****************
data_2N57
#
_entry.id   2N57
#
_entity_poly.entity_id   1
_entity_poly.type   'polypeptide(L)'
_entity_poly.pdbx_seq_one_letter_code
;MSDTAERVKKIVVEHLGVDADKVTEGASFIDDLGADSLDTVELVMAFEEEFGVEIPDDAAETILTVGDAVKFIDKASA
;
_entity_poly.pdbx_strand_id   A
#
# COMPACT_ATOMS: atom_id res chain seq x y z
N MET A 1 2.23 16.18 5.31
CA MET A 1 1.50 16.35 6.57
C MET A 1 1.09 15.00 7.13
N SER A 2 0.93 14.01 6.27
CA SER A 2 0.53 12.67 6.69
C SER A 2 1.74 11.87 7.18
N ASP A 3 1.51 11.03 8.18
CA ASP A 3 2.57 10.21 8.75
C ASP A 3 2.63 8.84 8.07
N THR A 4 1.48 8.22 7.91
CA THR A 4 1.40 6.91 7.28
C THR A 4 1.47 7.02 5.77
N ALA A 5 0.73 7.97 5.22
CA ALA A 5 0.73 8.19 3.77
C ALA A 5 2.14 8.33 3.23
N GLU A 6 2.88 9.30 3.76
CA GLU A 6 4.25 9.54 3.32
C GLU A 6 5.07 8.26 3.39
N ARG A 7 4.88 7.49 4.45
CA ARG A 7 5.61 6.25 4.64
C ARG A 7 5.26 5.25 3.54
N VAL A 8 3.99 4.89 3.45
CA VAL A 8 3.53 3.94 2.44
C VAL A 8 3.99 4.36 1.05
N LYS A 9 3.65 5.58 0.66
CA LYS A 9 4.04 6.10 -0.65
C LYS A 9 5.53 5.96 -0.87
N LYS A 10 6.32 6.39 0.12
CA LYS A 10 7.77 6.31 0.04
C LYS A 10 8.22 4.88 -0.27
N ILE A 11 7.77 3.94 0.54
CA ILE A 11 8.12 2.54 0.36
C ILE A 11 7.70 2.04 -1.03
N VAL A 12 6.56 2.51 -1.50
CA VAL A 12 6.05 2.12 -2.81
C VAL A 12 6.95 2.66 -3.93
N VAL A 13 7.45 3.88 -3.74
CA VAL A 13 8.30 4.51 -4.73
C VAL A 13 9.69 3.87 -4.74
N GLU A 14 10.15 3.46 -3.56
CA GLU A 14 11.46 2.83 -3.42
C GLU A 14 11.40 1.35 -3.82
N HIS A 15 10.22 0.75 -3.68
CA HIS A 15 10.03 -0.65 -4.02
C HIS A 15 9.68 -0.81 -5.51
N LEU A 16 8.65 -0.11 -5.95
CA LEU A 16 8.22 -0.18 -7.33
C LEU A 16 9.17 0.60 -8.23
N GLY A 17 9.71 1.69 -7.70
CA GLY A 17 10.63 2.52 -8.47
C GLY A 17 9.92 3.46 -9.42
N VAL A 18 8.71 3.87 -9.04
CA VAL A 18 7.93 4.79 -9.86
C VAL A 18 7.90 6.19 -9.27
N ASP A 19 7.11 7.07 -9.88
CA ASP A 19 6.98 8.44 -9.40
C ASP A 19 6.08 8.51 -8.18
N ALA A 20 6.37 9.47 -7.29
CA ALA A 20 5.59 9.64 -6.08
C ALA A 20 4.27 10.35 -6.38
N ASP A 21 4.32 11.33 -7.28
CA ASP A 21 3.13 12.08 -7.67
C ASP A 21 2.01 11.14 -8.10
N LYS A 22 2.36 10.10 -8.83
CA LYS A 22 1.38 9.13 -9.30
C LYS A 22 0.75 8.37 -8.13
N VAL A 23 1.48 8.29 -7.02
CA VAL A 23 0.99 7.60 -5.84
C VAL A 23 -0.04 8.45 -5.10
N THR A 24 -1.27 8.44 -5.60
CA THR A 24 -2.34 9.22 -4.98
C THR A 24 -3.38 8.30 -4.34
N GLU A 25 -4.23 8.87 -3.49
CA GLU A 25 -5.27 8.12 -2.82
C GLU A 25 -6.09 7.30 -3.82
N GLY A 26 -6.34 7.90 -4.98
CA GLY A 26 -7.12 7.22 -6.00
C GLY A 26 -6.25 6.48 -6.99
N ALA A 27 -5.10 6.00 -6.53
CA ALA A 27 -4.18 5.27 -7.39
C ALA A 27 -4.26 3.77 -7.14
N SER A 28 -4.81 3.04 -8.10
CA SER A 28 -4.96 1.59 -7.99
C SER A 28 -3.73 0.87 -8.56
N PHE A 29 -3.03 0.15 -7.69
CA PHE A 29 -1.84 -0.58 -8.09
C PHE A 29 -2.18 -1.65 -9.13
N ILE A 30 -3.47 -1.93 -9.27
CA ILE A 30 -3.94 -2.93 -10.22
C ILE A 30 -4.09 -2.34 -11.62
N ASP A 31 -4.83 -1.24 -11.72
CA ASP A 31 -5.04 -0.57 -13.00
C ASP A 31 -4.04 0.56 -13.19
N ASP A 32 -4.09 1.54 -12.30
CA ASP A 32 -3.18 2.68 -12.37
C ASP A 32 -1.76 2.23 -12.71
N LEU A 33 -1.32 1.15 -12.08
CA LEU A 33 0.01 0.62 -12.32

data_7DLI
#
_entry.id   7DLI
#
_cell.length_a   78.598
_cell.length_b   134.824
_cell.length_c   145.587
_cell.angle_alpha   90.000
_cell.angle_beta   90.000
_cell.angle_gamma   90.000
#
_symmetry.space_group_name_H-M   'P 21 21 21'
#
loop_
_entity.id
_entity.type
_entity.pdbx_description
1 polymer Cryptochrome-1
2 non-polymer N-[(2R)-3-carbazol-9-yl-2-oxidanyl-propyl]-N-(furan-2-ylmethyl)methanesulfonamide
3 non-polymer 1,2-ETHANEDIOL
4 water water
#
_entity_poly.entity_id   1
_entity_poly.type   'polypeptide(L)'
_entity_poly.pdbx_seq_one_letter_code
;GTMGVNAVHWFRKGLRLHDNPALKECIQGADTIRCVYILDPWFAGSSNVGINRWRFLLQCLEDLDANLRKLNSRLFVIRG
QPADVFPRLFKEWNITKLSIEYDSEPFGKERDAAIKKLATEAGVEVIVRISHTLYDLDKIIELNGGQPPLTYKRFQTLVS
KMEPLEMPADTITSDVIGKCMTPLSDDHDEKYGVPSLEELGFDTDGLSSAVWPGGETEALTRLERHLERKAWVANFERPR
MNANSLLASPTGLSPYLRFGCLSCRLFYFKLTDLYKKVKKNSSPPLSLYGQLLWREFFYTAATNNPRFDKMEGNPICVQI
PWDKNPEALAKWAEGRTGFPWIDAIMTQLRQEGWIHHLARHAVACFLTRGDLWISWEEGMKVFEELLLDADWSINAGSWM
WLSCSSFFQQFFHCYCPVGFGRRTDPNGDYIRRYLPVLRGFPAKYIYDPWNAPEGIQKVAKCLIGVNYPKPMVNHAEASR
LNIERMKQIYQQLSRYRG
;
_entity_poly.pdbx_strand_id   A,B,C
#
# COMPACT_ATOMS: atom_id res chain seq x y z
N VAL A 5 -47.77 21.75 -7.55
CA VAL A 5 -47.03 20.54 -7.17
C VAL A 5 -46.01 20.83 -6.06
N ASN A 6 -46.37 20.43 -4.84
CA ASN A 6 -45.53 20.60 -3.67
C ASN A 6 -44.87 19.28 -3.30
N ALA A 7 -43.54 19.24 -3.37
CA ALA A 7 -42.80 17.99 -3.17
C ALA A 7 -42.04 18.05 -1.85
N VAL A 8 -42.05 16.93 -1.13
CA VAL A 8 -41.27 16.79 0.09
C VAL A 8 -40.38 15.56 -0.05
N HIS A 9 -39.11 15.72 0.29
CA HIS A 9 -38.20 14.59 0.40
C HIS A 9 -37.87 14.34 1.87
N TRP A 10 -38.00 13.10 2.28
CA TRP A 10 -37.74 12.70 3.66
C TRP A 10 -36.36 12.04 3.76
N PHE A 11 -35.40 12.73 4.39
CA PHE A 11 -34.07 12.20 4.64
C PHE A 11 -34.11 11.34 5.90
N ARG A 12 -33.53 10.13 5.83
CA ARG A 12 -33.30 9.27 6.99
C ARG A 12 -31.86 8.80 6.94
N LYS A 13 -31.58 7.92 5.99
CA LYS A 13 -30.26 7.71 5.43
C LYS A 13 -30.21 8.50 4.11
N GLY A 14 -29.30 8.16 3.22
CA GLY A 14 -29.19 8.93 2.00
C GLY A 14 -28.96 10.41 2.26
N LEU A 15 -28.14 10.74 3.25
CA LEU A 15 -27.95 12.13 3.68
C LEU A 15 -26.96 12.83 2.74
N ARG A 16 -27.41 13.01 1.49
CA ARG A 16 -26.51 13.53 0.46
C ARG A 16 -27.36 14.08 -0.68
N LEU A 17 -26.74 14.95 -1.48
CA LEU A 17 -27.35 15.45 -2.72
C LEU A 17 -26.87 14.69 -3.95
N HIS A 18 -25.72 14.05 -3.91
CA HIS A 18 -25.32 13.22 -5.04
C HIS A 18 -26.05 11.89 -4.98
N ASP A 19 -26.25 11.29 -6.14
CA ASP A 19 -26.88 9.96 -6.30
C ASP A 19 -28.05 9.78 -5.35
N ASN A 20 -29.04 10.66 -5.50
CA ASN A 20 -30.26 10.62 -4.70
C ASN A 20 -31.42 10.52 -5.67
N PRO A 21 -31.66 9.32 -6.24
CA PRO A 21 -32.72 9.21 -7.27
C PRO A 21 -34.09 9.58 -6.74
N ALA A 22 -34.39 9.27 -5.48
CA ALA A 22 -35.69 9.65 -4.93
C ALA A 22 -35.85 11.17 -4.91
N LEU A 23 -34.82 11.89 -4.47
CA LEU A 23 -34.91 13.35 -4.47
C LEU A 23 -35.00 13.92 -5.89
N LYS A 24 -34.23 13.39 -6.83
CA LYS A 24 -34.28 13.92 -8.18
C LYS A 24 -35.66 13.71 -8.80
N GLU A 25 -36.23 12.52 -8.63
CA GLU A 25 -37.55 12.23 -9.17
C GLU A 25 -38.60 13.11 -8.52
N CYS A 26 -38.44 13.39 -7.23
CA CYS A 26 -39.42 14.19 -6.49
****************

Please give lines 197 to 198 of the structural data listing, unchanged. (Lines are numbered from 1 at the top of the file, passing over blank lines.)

C PRO A 21 -34.09 9.58 -6.74
N ALA A 22 -34.39 9.27 -5.48